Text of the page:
Too little, too late
In their latest amendment to the American Health Care Act, House Republicans have created something called an “invisible risk sharing program.” The amendment is befuddling. The invisible program is a minor tweak that won’t improve the AHCA’s dismal coverage numbers. It’s not even really a program. If there’s any prospect at all of salvaging Republican-style repeal and replace, this newest amendment isn’t it.
The statutory text is spare. It appropriates $15 billion over nine years—or $1.67 billion each year—and tells the Secretary of Health and Human Services to use the money “to provide payments to health insurers with respect to claims for eligible individuals for the purpose of lowering premiums for health insurance coverage offered in the individual market.” The Secretary can supplement that funding with any money from the AHCA’s high-risk pools that states don’t find a way to use.
Beyond that, however, the statute tells us next to nothing about how the program is supposed to work. Hilariously, a section of the statute titled “Details of Program” contains no details. It says, for example, that the program should include “[a] definition for eligible individuals,” but leaves the defining up to HHS. So too with “[t]he identification of health conditions” that, if an eligible person has them, would qualify her insurer for extra payments.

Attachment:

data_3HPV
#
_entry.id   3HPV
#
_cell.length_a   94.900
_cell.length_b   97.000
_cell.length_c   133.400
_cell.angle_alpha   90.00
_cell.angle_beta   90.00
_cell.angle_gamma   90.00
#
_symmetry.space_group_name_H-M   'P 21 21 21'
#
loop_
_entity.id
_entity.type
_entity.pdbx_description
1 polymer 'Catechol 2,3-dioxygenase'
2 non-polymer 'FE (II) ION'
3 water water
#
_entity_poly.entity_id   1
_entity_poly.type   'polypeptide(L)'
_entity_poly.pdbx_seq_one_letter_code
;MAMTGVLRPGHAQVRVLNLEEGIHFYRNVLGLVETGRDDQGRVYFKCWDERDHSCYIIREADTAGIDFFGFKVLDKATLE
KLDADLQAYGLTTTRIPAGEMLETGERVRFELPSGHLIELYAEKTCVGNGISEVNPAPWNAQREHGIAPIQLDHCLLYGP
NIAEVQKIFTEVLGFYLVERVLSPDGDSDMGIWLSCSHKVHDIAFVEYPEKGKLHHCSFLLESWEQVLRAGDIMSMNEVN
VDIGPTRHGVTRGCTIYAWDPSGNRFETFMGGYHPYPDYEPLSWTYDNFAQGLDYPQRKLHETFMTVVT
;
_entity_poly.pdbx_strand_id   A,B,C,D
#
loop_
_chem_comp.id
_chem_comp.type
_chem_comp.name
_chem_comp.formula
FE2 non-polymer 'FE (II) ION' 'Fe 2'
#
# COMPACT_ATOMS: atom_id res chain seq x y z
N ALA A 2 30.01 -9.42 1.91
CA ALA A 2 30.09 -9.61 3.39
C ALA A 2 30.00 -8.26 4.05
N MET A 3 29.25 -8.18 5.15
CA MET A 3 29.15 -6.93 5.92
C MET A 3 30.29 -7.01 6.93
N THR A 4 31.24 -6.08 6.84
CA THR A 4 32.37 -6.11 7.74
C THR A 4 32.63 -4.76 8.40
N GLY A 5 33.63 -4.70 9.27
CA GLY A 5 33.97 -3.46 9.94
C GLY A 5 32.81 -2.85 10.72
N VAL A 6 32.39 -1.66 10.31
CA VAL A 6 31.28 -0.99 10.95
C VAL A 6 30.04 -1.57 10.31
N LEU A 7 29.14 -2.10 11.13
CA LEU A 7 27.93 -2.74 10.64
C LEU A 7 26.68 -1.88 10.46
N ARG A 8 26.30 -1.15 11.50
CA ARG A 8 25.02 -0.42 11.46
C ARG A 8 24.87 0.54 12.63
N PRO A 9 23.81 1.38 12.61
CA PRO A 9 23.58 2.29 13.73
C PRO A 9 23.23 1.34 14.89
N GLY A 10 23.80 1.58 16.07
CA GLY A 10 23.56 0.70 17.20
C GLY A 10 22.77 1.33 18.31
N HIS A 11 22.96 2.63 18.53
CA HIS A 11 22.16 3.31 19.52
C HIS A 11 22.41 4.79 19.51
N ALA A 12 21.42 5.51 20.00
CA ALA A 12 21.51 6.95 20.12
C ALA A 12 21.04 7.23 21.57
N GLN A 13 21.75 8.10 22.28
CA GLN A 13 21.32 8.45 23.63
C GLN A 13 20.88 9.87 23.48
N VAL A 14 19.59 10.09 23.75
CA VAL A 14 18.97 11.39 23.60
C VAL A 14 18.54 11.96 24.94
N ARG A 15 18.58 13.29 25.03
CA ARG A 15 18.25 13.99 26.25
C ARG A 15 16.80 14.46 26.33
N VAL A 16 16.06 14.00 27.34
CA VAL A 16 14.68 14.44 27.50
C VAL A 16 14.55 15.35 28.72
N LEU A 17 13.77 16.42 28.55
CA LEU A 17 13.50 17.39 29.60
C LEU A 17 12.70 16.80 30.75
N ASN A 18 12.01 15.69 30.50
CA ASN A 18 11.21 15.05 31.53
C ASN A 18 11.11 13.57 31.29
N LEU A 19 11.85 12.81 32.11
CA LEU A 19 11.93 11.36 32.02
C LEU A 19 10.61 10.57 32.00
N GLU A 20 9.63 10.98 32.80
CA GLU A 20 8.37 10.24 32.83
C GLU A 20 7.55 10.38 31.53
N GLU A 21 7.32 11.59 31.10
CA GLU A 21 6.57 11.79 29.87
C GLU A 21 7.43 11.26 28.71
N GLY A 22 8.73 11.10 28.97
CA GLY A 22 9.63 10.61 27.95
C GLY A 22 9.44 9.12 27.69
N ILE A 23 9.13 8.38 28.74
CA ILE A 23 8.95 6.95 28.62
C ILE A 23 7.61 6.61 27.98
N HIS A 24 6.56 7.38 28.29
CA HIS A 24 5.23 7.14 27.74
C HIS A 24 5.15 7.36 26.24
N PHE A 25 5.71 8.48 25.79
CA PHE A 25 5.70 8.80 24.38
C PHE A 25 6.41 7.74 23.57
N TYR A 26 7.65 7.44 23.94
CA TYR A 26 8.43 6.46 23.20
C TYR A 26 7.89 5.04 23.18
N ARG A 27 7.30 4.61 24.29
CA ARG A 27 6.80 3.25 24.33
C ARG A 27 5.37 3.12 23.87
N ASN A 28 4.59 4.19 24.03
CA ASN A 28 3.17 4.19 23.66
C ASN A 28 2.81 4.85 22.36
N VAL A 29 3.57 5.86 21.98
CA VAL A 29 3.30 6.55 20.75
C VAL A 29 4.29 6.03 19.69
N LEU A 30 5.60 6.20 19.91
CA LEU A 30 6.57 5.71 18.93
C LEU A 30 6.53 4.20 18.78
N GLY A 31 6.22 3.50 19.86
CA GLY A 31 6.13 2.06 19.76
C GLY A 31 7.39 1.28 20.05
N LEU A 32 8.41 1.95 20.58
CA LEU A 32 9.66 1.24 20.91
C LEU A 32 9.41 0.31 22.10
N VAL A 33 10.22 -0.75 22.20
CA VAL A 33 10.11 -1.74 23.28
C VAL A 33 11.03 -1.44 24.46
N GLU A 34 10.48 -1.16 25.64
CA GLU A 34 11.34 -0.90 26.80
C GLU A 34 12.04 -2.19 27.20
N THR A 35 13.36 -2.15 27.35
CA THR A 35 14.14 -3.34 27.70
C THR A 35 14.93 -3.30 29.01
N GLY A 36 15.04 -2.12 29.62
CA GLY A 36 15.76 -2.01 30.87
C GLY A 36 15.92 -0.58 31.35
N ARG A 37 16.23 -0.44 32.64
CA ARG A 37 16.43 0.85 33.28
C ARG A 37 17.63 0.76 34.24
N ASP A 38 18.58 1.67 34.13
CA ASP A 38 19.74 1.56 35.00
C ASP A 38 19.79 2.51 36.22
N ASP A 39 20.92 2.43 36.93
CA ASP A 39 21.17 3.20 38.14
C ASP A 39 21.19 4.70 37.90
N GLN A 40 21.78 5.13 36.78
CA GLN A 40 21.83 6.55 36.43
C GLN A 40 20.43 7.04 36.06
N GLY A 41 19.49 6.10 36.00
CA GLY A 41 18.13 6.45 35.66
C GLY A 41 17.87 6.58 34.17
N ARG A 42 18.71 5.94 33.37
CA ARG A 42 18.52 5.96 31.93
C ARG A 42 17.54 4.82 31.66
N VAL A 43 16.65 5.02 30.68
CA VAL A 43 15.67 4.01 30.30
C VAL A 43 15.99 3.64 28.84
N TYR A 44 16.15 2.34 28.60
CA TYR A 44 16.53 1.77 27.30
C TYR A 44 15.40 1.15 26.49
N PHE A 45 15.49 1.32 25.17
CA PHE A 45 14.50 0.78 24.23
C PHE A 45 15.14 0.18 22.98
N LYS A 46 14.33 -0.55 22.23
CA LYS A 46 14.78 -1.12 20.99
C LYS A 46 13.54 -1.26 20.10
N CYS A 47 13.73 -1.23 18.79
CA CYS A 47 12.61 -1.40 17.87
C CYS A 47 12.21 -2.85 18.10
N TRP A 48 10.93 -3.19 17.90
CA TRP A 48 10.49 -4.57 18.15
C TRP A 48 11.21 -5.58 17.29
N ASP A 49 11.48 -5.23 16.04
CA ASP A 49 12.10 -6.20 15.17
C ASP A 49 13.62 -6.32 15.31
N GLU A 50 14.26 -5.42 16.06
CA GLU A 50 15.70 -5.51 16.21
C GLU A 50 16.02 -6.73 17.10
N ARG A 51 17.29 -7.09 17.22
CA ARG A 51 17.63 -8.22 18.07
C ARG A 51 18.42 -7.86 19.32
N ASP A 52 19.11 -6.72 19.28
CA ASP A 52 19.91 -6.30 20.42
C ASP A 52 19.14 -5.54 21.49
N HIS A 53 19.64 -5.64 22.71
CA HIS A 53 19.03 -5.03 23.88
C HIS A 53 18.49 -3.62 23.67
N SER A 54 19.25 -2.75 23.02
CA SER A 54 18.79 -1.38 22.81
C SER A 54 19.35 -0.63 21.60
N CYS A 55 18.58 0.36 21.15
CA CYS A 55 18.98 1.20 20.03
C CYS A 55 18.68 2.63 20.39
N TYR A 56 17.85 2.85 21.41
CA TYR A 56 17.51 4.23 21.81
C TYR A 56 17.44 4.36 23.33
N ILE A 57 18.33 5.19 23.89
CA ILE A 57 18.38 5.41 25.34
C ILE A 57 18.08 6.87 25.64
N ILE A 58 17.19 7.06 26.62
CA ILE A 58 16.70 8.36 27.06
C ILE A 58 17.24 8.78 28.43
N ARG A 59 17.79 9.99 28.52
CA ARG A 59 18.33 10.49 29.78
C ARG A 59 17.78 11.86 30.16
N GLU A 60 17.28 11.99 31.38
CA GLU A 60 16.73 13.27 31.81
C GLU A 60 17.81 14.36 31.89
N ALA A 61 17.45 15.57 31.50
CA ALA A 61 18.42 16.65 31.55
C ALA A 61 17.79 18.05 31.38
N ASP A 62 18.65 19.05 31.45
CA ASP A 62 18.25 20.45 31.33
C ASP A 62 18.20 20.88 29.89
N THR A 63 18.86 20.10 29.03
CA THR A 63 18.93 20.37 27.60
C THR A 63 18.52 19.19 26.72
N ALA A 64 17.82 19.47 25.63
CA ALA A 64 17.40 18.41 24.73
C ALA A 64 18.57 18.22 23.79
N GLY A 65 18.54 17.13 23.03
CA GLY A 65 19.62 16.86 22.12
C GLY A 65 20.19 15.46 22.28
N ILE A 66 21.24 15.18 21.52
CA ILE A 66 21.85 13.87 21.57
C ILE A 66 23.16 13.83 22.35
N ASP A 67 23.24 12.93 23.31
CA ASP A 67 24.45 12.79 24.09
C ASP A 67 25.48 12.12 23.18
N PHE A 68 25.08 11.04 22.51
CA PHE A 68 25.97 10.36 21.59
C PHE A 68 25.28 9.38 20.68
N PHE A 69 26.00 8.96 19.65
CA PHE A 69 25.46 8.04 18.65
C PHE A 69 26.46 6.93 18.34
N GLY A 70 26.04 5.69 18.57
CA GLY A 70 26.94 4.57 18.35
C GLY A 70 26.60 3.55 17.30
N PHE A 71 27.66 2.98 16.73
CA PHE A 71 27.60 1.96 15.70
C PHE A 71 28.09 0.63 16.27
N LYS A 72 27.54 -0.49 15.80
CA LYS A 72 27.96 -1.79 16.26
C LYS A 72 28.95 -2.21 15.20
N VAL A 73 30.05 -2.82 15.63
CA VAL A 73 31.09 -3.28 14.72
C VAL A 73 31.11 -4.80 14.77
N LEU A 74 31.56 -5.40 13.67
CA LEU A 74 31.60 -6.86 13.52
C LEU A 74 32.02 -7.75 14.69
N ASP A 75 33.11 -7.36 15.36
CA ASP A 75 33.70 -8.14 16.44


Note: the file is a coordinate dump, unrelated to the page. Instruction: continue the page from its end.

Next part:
Oh, and the program is supposed to be in place in time for the 2018 plan year.
Read generously, this newest amendment tells HHS to create a kind of reinsurance program for insurers who enroll high-cost individuals. The statute doesn’t use the word “reinsurance,” maybe because Republicans have spent years railing against the risk corridor and reinsurance programs as insurer bailouts. But if those were bailouts, then this is too.
Judging from the title, the program is supposed to look something like the proposal pioneered by Maine and described in this Health Affairs post. But Republicans are delusional to think that the Secretary can establish and implement a complex reinsurance-style program in time for the 2018 plan year. Insurers that want to participate on the exchanges have to submit bids to HHS by June 21. Even if the AHCA passed tomorrow—which it won’t—there’s no chance that Secretary Price could ramp it up in time.
Nor does the amendment explain how the new program is supposed to interact with the ACA’s risk adjustment program, which the AHCA leaves in place. The point of risk adjustment is to equalize risk across insurers: those with healthier-than-average enrollees have to pay into a central kitty, and those with sicker-than-average enrollees get some of that money. But if insurers get “invisible” risk sharing money for high-cost individuals, should they get less in risk adjustment money? The amendment doesn’t say.
In any event, the money is too insubstantial to make much of a difference. Sure, $1.67 billion per year sounds like a lot of money. But $1.67 billion is chump change compared to the subsidy reductions that are contemplated under the AHCA. It’s like using a band-aid to treat a gunshot wound.